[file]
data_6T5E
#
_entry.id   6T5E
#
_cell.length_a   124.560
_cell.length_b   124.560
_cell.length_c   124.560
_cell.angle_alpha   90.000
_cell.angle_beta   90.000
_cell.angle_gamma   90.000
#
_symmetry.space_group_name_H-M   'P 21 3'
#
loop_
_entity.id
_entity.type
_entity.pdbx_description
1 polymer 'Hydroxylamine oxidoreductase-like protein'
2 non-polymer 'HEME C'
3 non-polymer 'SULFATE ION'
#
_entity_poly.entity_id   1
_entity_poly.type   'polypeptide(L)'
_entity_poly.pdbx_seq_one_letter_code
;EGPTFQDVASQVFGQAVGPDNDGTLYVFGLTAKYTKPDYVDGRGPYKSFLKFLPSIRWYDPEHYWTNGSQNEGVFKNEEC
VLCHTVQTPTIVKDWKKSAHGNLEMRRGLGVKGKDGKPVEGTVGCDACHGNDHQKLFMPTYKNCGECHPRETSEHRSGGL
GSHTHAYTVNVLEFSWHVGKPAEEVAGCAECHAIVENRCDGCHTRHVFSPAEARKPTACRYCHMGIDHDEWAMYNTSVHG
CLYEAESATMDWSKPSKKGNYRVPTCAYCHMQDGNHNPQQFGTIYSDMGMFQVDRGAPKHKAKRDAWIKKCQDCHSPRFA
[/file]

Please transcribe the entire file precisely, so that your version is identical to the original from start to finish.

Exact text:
data_6T5E
#
_entry.id   6T5E
#
_cell.length_a   124.560
_cell.length_b   124.560
_cell.length_c   124.560
_cell.angle_alpha   90.000
_cell.angle_beta   90.000
_cell.angle_gamma   90.000
#
_symmetry.space_group_name_H-M   'P 21 3'
#
loop_
_entity.id
_entity.type
_entity.pdbx_description
1 polymer 'Hydroxylamine oxidoreductase-like protein'
2 non-polymer 'HEME C'
3 non-polymer 'SULFATE ION'
#
_entity_poly.entity_id   1
_entity_poly.type   'polypeptide(L)'
_entity_poly.pdbx_seq_one_letter_code
;EGPTFQDVASQVFGQAVGPDNDGTLYVFGLTAKYTKPDYVDGRGPYKSFLKFLPSIRWYDPEHYWTNGSQNEGVFKNEEC
VLCHTVQTPTIVKDWKKSAHGNLEMRRGLGVKGKDGKPVEGTVGCDACHGNDHQKLFMPTYKNCGECHPRETSEHRSGGL
GSHTHAYTVNVLEFSWHVGKPAEEVAGCAECHAIVENRCDGCHTRHVFSPAEARKPTACRYCHMGIDHDEWAMYNTSVHG
CLYEAESATMDWSKPSKKGNYRVPTCAYCHMQDGNHNPQQFGTIYSDMGMFQVDRGAPKHKAKRDAWIKKCQDCHSPRFA